Course objectives: participants will develop an appreciation of different models of online course delivery, ranging from the traditional LMS through connectivist MOOCs to potential future models of personal learning and performance support.

Course environment: NRC01 Personal Learning will be delivered using OpenEdX and will include text-based content, videos, discussion, and exercises. Participants will be also invited to explore additional learning environments, including the gRSShopper, LPSS.me and Arke prototypes developed by NRC. In addition, participants will be encouraged to explore and work in online environments related to the topics covered in the course and report their findings in the discussion area or their own website. Participants may also be subscribed to a daily newsletter for the duration of the course.

Course Tag: #NRC01PL

Course Registration: https://openedx.lpss.me

Week 1 is coming to a close and has been simply an introduction to the EdX environment. This is the first time I have participated in an EdX course. We have been asked to comment on the environment in terms of ease of use. Yes, it is easy to use, but I did need Stephen’s video to ‘open my eyes’ to a few things. I am not interested in technology for technology’s sake, so I don’t naturally click every button to find out what’s what. For me, a short video pointing me in the right direction always helps. So for example, I ignored the tab ‘Courseware’ because it sounds like ‘software’ and I incorrectly thought ‘that’s not for me’. But in fact the Courseware tab is where the course content is – including the video (a further layer down), whereas I was expecting it to be in Course Info and was wondering where the course content was. I wasn’t worried, because I have participated in enough online learning and MOOCs to know that I would find it on Twitter or via the Daily Newsletter, or via a participant.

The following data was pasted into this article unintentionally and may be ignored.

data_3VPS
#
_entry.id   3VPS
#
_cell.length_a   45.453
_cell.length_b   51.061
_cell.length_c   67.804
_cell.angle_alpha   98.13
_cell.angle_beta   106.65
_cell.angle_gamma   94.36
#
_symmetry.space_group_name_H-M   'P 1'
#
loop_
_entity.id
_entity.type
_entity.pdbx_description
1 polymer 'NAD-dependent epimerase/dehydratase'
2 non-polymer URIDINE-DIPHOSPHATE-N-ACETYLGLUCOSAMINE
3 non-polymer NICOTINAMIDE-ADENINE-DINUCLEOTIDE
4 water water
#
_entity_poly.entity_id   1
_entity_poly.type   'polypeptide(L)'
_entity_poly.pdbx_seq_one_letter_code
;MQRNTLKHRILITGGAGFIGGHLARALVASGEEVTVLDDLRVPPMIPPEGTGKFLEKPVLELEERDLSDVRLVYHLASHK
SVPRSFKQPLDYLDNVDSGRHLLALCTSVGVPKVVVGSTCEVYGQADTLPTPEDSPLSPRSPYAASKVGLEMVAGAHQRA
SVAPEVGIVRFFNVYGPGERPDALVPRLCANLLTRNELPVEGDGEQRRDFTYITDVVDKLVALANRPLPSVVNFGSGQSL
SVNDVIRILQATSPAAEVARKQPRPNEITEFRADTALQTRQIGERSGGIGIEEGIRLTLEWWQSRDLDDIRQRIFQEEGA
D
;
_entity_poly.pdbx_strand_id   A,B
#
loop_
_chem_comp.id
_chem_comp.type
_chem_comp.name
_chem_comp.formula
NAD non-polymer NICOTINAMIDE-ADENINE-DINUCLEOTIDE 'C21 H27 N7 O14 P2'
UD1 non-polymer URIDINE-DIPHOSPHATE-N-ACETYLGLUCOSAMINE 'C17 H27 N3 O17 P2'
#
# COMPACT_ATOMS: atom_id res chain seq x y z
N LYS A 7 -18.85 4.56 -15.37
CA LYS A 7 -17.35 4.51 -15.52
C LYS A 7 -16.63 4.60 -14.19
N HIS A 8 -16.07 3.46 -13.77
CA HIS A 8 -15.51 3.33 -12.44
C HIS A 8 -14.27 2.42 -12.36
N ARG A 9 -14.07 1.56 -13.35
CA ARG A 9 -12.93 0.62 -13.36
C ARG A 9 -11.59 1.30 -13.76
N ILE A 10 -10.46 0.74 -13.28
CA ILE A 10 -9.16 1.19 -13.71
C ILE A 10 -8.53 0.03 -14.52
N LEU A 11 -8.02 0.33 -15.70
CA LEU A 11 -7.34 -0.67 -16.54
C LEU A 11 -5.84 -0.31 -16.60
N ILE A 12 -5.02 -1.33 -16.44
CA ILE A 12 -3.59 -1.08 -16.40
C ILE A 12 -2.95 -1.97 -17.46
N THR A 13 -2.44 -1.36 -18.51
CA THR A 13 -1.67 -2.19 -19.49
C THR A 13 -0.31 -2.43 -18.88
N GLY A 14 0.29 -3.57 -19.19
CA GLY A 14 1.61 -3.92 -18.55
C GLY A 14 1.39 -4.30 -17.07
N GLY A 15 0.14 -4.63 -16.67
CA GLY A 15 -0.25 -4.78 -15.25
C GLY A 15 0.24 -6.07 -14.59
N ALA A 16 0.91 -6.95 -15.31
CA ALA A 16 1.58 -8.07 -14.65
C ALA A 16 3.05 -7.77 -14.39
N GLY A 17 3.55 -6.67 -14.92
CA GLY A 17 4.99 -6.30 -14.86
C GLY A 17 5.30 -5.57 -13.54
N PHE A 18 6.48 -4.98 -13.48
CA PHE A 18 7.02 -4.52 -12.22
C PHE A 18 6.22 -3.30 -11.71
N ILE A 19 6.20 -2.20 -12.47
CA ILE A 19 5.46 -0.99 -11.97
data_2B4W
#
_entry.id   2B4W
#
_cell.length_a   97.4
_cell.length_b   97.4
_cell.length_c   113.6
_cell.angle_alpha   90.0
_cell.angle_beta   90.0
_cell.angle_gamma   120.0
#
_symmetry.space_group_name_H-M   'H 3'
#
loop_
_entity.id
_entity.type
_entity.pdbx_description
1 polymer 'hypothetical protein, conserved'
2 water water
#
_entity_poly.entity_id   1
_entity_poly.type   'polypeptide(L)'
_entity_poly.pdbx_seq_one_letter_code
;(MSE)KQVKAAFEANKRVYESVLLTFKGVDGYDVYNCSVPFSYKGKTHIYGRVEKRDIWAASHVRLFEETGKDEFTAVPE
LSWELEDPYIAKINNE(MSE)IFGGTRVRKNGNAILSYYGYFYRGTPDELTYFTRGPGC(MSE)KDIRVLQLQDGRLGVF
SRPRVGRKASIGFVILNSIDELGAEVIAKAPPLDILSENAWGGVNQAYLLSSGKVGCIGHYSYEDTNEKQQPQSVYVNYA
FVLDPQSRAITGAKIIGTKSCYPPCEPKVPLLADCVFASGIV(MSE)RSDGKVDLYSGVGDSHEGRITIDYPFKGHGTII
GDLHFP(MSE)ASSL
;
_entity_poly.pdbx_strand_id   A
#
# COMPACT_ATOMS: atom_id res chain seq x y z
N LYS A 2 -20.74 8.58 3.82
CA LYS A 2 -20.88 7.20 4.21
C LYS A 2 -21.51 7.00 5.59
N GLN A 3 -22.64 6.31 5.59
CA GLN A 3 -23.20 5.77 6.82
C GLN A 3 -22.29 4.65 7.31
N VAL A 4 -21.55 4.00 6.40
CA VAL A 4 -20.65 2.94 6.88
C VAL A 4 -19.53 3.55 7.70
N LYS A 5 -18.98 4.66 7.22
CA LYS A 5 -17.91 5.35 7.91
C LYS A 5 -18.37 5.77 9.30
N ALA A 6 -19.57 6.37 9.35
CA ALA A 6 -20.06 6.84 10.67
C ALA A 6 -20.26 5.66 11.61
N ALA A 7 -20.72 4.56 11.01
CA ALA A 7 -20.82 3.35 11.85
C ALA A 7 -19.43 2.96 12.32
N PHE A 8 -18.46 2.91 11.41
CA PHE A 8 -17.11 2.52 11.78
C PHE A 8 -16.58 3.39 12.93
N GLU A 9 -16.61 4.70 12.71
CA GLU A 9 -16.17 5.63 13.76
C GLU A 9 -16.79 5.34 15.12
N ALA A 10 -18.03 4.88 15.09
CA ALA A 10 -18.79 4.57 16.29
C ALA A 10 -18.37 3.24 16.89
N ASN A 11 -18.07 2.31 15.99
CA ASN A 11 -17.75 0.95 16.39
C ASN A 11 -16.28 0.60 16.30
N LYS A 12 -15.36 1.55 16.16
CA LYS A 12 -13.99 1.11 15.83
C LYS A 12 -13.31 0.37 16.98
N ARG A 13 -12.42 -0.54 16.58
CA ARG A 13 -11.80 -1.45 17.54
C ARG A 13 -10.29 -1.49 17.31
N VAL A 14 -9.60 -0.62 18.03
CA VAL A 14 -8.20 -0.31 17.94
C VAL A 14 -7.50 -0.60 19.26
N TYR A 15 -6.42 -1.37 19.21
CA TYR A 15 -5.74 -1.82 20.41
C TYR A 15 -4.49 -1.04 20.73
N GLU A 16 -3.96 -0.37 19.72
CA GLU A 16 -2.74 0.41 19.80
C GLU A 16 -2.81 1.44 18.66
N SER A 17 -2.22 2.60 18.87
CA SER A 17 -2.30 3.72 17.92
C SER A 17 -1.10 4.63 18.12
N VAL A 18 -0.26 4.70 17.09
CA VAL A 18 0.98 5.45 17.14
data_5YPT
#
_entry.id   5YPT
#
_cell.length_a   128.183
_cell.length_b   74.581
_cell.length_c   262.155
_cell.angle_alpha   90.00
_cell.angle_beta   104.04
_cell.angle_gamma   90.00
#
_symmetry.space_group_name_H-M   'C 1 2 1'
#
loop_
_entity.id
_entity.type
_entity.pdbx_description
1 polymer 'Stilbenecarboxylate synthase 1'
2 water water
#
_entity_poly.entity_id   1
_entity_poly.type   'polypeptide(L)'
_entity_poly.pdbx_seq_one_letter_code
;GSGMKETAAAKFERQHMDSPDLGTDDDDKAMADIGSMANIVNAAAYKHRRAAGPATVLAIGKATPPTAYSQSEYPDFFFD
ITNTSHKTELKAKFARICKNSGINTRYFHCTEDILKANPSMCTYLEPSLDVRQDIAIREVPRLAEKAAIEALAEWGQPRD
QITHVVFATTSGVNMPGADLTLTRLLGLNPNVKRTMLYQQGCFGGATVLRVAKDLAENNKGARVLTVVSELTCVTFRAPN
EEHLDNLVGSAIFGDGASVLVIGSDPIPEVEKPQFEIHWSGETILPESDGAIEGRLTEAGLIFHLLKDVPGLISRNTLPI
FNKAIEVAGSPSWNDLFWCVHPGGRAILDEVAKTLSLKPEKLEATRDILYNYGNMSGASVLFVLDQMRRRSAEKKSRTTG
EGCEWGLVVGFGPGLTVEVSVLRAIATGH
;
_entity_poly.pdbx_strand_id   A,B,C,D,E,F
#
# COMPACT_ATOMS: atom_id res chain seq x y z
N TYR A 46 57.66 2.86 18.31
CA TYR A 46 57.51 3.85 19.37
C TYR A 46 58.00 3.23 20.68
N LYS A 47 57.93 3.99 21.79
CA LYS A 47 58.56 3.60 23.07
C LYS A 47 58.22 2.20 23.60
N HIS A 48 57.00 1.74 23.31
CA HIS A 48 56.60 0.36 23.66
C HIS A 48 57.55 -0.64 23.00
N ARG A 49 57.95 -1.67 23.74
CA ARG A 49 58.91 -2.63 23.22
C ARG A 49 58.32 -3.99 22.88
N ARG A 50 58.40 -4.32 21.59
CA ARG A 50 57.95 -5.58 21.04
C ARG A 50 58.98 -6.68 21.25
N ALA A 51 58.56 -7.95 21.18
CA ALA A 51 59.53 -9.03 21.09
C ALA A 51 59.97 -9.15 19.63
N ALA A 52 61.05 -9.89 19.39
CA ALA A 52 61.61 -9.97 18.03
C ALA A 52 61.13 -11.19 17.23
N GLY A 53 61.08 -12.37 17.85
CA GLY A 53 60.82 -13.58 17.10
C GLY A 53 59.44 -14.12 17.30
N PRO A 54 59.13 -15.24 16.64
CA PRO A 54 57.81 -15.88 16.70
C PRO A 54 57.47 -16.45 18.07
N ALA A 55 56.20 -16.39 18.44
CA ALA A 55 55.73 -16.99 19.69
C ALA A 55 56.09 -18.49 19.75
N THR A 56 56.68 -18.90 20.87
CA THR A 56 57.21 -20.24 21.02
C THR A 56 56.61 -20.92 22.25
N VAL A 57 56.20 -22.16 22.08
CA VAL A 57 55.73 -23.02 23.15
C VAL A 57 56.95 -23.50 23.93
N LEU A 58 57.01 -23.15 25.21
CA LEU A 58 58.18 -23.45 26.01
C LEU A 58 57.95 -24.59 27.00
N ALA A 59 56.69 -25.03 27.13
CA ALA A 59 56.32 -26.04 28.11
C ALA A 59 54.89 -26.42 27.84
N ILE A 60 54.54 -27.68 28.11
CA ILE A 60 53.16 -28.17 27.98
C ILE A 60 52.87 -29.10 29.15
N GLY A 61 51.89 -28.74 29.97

I think if I had designed the site I might have had a Home page link above the Week 1 ‘Learning through Practice’ link and had the video there and immediately visible. I would also have the links in a different colour, so that they can be easily identified as live links – but that’s just me.

Otherwise the site is very easy. Some people have questioned the day by day drip feed approach, but it’s fine by me. It’ll be interesting to see how quickly I get a sense of feeling overwhelmed. I haven’t even managed to watch the three videos mentioned on OLDaily yet . Here are the links below.

Beyond Instructional Design: Open Spaces and Learning Places

The MOOC Ecosystem

Design Elements in a Personal Learning Environment

….. or read the recommended article

Downes, S. (2001) Learning Objects: Resources for distance education worldwide. 2(1) IRRODL

although I have read Stephen’s helpful blog post – Personal and Personalized Learning

There are just not enough hours in the day at the moment. But again, I am not worried about this and I’m certainly not rushing around from city to city like Stephen himself is doing. I’ll just pick and choose, as and when. I know that this MOOC is really for research purposes (the first survey has already been conducted and the results posted Personal Learning MOOC Survey 1) but my interest is to see what I can learn about recent developments in how learners experience and manage their own online learning spaces. I’m not sure how active I’ll be, but I’ll be tagging along.

One final thing about the Edx Environment – and this is a personal observation. Although it’s very straightforward to use, I found myself immediately wanting some more colour, i.e. I wanted it to be more aesthetically pleasing. Perhaps we’re not supposed to be attracted to it, and we’ll be encouraged to move somewhere else. Time will tell!